-----they have good access to the European market, and we have become more productive and more competitive because of what has happened in this economy over the past five or six years. That is why US businesses are coming to Ireland and creating employment in this country. The Taoiseach continues to drive that investment pipeline and day in, day out the agencies are working hard to ensure the Irish success story is understood in the United States of America.

As to the argument of a tax haven, let us be clear that it is not the view of the US President. It is not the view of his Administration, of the Under Secretary of State for International Trade and of members of President Obama's Cabinet. This phrase about a tax haven in the case of Ireland is bandied about by some members of the US Senate and Congress. Why would the President of the United States entertain any visit to this country if we were an alleged tax haven? People need to realise that we should not get sucked into a game.

The same is the case for the British on this issue. Recently, the British, in their tax law, introduced a new royalty payment of approximately 10% - an extraordinary write-off for businesses. The city of London has very interesting ways in which subsidiary companies can fund other business, in terms of finance, at zero per cent. They have done that because of tax competition as well.

We should not be led by the nose, either by a US congressional committee or by the mother of all parliaments.

I want to facilitate one other question, from Deputy Ross, and there are four and a half minutes left.

We should not be led by the nose by a group of parliamentarians, no matter where they are, which is picking on us as a small country because we have a competitive approach to tax policy.

In response to the Minister of State, I want to ask him about these two US Senators who have made this statement that we are a tax haven. I would agree with him. I would have thought these are two mavericks who are having a go and being irresponsible. In that light, perhaps he could respond as to what is official United States policy about our corporate tax rate and corporate tax behaviour.

From memory, the US President, before he came to office, made part of his campaign slogan that he would force US companies to repatriate their profits and he singled out, targeted, fingered and named Ireland when he did so. Has that changed? Are we out of danger in that regard or is the pressure there still?

As a subsidiary to that, I note IDA Ireland is out there this week. Mr. Barry O'Leary went out immediately when this little episode broke. Would the Minister of State tell us whether the pressure from Europe to increase our corporate tax rate, which was so strong when the Taoiseach came to office and which the Taoiseach appears to have put off so successfully, is increasing again?

On the latter issue first, of course, Deputy Ross is correct. When we came into government, it was then French President Sarkozy who was raising this issue on a fairly persistent basis that Ireland should do something on its corporate tax rate if it wanted to close the gap between tax and expenditure. Mr. Sarkozy is no longer there and our corporate tax rate remains. We are in agreement with the French Government and others who believe it is important to have a competitive approach to taxation policy. That issue is not one that is regularly brought to our attention. Other countries will attempt to move on other issues, for instance, the financial transaction tax, FTT, on which a number of countries are moving, although whether they are moving all at the same time is an issue which I would be interested to debate with them at some point.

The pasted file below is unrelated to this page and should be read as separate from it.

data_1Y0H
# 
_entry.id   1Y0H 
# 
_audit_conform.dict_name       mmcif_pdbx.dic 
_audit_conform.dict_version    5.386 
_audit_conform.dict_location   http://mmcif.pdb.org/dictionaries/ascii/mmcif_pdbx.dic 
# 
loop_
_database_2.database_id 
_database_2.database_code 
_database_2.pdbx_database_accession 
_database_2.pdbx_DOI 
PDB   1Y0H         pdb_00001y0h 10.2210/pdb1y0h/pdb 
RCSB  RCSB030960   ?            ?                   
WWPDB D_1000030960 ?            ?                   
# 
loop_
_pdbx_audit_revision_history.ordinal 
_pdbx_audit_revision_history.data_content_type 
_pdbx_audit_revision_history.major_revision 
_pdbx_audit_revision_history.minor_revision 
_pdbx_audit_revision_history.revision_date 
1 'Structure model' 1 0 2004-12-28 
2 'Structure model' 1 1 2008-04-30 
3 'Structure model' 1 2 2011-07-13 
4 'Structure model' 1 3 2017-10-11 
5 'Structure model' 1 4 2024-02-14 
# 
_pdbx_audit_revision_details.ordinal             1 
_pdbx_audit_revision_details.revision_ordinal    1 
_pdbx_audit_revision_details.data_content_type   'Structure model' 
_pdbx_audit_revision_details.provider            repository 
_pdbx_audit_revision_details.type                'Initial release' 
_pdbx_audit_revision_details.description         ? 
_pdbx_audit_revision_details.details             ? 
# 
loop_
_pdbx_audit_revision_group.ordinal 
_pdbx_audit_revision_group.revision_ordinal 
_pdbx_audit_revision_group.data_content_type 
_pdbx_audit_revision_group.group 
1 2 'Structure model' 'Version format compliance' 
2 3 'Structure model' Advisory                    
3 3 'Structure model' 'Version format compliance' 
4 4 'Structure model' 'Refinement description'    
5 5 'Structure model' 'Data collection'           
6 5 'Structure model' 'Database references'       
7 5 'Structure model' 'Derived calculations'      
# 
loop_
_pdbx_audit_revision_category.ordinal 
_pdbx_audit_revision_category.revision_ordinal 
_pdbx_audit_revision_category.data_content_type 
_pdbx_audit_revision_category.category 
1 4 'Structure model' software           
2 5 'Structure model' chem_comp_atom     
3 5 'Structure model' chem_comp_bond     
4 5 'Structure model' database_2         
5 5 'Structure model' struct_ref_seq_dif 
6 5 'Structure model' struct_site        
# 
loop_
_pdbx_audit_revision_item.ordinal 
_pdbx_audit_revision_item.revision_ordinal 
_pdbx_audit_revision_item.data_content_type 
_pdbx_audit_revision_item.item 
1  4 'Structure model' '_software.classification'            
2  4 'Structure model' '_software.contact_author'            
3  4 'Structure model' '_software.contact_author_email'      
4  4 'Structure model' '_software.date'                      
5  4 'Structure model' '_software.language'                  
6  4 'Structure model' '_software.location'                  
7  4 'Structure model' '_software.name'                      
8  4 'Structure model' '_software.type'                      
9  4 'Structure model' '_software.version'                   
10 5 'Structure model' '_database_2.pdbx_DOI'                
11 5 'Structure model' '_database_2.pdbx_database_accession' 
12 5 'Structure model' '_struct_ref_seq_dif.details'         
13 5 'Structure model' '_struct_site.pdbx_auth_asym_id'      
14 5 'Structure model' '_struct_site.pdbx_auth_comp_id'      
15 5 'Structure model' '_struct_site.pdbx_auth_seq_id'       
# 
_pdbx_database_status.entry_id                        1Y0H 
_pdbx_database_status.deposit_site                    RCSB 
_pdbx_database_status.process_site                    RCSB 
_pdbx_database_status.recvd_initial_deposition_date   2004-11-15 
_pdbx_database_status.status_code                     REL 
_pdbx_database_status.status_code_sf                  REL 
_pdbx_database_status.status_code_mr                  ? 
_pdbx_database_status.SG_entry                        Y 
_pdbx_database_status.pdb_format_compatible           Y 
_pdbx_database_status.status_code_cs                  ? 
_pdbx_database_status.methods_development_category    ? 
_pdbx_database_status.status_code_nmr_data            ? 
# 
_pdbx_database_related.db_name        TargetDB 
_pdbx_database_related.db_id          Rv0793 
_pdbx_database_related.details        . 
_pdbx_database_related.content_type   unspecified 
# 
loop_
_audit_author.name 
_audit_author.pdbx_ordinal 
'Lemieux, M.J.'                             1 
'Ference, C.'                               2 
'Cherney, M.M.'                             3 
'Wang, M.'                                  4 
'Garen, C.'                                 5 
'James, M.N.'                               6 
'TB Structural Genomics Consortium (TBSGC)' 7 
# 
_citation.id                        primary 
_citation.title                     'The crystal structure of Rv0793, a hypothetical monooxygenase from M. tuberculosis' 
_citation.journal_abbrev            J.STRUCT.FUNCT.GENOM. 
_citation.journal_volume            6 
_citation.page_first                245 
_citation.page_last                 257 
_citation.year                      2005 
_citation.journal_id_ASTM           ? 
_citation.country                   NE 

On the first issue, Deputy Ross is also correct in stating that President Obama, before he was elected five years ago, raised this issue. It did not seem to be an enormous priority in the first term. I suspect in the second term, because of the deficit position in the United States, he will take action to see how much profit can be repatriated. The issue was about the repatriation of profits, but that can be resolved in the United States. It can be resolved in an agreement between, presumably, the US Administration and Congress. Whether that agreement is to be forged is a matter of US domestic politics on which I am not able to comment, but in so far as the bilateral discussions between the US Administration and the Irish Government are concerned on this issue of the corporate tax rate or the repatriation of profits, it is a global issue for the United States. It is not specific to Ireland. That is the point I am raising. We can get too far ahead of ourselves on this, give too much attention to two members of Congress for their interesting observations and assume that such is the automatic view of the US Administration. That would be a dangerous presumption to make